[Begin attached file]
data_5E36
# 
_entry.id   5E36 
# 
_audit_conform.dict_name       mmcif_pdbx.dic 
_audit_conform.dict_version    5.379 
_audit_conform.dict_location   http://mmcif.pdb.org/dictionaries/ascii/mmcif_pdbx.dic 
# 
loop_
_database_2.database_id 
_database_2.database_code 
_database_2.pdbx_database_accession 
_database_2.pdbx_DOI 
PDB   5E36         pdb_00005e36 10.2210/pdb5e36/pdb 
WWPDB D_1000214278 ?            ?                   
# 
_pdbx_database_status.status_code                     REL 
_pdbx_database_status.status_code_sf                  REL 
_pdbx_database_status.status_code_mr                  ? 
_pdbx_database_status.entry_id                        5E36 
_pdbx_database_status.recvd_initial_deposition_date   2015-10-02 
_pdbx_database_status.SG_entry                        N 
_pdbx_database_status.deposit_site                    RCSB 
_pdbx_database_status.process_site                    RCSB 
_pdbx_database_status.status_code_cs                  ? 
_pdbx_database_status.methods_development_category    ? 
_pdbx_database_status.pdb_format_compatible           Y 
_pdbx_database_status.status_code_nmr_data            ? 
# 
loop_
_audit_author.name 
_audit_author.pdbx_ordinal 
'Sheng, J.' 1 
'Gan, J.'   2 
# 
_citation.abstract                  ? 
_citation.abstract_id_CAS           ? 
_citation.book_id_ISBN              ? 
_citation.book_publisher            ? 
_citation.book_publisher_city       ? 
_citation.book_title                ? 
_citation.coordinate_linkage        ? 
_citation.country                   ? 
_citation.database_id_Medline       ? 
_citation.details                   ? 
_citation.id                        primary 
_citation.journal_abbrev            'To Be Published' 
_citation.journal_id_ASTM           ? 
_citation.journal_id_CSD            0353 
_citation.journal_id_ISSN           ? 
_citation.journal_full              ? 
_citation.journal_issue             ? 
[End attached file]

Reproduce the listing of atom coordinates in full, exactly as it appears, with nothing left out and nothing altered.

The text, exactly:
data_5E36
# 
_entry.id   5E36 
# 
_audit_conform.dict_name       mmcif_pdbx.dic 
_audit_conform.dict_version    5.379 
_audit_conform.dict_location   http://mmcif.pdb.org/dictionaries/ascii/mmcif_pdbx.dic 
# 
loop_
_database_2.database_id 
_database_2.database_code 
_database_2.pdbx_database_accession 
_database_2.pdbx_DOI 
PDB   5E36         pdb_00005e36 10.2210/pdb5e36/pdb 
WWPDB D_1000214278 ?            ?                   
# 
_pdbx_database_status.status_code                     REL 
_pdbx_database_status.status_code_sf                  REL 
_pdbx_database_status.status_code_mr                  ? 
_pdbx_database_status.entry_id                        5E36 
_pdbx_database_status.recvd_initial_deposition_date   2015-10-02 
_pdbx_database_status.SG_entry                        N 
_pdbx_database_status.deposit_site                    RCSB 
_pdbx_database_status.process_site                    RCSB 
_pdbx_database_status.status_code_cs                  ? 
_pdbx_database_status.methods_development_category    ? 
_pdbx_database_status.pdb_format_compatible           Y 
_pdbx_database_status.status_code_nmr_data            ? 
# 
loop_
_audit_author.name 
_audit_author.pdbx_ordinal 
'Sheng, J.' 1 
'Gan, J.'   2 
# 
_citation.abstract                  ? 
_citation.abstract_id_CAS           ? 
_citation.book_id_ISBN              ? 
_citation.book_publisher            ? 
_citation.book_publisher_city       ? 
_citation.book_title                ? 
_citation.coordinate_linkage        ? 
_citation.country                   ? 
_citation.database_id_Medline       ? 
_citation.details                   ? 
_citation.id                        primary 
_citation.journal_abbrev            'To Be Published' 
_citation.journal_id_ASTM           ? 
_citation.journal_id_CSD            0353 
_citation.journal_id_ISSN           ? 
_citation.journal_full              ? 
_citation.journal_issue             ? 